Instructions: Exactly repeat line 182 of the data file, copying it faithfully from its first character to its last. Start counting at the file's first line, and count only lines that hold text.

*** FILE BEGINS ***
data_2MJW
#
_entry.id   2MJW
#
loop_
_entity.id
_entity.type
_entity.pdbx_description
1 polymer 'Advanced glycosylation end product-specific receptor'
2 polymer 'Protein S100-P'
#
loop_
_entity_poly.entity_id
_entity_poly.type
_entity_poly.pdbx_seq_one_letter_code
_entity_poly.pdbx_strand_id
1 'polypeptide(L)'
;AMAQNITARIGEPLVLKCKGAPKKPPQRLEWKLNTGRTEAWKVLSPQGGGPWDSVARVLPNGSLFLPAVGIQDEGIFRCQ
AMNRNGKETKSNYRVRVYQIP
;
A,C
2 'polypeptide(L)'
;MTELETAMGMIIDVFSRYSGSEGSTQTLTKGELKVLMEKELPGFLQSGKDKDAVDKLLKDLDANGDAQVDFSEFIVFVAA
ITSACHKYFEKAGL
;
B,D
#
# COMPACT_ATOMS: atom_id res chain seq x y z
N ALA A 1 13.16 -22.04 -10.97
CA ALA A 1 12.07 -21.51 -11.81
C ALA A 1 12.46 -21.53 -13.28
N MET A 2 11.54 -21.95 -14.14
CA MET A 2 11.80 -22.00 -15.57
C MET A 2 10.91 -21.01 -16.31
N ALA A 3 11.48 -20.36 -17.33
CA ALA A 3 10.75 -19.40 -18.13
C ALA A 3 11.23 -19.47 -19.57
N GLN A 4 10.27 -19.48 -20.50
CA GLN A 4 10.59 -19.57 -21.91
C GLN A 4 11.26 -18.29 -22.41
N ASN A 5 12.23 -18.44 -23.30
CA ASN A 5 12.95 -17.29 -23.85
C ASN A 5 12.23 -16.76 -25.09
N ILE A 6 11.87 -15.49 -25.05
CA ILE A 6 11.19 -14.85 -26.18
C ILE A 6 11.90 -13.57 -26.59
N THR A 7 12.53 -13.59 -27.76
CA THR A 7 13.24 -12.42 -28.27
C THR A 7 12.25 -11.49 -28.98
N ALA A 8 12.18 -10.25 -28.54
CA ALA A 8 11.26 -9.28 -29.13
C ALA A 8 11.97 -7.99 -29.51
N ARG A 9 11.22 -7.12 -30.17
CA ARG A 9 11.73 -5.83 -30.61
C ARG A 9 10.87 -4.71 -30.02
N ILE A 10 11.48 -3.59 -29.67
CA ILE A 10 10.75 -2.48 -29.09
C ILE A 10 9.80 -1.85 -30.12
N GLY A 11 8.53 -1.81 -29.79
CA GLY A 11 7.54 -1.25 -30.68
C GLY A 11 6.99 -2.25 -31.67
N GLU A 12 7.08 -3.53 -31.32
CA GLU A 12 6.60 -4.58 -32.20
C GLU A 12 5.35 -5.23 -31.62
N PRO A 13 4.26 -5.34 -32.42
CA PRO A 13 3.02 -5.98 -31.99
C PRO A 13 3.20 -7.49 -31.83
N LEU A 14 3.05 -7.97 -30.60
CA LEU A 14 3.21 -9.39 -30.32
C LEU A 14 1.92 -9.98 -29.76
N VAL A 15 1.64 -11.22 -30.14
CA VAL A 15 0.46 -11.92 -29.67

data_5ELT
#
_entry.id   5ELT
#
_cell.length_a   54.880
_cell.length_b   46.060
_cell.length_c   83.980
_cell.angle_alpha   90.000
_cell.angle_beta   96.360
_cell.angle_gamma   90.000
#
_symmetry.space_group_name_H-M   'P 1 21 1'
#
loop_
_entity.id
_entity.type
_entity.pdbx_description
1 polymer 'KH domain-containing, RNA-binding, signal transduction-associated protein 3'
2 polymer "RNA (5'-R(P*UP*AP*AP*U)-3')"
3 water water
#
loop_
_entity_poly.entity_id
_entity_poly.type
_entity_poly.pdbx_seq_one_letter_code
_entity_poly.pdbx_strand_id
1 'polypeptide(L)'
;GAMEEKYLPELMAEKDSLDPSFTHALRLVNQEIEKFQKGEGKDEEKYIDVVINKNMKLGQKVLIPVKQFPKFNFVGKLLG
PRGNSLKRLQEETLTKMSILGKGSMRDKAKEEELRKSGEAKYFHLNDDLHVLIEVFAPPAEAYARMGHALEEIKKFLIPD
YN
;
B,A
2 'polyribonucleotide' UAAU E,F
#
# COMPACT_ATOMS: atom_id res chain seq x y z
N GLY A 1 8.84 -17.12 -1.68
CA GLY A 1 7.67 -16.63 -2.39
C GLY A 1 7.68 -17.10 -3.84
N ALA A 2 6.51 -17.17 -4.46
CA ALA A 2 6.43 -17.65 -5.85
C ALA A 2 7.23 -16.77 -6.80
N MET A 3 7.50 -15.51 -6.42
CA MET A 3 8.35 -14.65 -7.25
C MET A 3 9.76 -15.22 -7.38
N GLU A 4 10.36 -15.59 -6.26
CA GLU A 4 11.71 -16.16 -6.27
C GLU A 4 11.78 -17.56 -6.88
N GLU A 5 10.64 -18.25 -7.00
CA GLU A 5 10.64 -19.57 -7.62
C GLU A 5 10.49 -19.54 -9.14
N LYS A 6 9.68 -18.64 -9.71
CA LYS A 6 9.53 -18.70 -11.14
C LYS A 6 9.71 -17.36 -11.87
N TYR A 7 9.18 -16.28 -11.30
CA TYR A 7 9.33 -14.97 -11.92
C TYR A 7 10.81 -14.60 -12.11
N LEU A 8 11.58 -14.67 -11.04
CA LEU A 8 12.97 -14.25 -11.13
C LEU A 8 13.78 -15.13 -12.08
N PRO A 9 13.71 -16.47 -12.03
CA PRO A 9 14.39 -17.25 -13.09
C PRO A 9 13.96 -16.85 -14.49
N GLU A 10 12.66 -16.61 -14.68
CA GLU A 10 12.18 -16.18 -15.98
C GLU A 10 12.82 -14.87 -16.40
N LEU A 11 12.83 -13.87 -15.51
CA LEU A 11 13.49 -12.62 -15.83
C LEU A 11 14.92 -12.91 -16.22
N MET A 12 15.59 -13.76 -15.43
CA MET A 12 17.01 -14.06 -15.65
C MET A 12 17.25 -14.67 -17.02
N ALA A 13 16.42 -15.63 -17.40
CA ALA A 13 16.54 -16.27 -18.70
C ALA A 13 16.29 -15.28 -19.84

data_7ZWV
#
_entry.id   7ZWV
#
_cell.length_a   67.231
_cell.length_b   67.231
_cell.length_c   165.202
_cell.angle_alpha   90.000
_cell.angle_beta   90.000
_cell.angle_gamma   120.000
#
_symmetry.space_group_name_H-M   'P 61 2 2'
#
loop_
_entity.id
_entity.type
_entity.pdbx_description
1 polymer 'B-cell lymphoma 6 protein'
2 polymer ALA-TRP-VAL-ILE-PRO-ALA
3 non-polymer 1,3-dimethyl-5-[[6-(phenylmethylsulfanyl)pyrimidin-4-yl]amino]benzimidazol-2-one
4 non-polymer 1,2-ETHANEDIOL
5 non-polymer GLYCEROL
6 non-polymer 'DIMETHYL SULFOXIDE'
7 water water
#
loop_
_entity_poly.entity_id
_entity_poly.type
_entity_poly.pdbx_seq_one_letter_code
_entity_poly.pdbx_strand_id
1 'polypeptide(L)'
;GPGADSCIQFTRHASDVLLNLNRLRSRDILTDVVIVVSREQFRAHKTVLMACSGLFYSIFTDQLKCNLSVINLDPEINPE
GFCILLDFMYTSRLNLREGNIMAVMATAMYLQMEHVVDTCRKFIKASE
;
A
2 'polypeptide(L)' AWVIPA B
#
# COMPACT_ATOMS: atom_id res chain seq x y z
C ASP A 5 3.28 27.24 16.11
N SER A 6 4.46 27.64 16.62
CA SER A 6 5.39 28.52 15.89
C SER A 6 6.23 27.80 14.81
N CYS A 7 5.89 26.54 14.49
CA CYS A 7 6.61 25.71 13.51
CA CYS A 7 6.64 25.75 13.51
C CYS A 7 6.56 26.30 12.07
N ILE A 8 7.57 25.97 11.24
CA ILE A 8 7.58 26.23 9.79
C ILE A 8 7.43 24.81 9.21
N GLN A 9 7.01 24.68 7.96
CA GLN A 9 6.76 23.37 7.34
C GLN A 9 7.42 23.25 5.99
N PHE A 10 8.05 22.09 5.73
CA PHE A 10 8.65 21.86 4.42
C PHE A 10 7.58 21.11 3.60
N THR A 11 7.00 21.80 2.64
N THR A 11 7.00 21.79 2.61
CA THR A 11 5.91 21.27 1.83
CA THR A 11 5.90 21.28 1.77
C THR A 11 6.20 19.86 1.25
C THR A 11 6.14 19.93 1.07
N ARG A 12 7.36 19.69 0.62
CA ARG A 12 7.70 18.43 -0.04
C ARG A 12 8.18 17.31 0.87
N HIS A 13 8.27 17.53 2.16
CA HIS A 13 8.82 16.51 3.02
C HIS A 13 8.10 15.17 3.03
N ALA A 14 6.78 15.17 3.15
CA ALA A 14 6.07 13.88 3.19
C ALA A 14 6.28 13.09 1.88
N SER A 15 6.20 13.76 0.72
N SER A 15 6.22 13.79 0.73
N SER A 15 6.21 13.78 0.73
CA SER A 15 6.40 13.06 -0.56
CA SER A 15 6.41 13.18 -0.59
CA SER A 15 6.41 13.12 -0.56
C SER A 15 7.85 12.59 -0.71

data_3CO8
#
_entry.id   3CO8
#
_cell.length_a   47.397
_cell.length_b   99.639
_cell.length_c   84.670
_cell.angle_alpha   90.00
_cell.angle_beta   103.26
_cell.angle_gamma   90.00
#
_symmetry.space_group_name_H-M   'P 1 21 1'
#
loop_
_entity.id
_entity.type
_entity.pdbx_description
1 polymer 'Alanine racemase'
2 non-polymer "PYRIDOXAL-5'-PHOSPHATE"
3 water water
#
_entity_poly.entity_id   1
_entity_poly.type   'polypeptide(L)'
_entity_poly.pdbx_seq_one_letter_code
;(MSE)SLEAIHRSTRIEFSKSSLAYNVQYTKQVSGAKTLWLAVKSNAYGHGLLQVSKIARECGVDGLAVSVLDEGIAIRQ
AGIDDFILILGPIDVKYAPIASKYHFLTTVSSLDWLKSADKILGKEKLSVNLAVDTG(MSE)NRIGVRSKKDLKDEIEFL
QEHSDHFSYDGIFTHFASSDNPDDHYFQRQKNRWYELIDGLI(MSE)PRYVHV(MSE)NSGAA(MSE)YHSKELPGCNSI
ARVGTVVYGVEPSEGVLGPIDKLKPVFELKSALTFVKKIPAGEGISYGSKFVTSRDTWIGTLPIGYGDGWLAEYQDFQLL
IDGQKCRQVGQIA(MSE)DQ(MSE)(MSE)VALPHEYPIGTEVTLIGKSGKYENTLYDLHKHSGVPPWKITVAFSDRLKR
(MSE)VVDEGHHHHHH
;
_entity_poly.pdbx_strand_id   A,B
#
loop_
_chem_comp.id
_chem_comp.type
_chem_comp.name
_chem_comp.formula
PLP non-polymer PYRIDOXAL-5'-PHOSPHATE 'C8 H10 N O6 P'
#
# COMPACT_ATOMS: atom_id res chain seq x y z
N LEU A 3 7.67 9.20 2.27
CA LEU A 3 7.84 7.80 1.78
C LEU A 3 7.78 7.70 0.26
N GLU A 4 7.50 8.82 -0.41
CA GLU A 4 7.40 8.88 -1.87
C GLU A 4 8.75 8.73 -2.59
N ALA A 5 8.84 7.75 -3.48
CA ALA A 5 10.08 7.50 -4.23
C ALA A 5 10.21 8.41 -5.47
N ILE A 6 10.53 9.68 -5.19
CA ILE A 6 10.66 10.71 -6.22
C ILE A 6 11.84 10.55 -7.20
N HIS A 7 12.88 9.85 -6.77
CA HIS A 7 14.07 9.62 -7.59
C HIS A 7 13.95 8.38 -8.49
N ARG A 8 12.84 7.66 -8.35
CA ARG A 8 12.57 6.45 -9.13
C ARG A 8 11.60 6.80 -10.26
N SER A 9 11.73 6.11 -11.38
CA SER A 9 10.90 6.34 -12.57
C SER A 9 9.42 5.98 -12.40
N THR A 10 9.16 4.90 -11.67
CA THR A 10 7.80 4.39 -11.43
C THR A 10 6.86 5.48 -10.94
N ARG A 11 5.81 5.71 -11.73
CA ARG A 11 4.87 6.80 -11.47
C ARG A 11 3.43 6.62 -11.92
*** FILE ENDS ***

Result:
2 'polypeptide(L)' AWVIPA B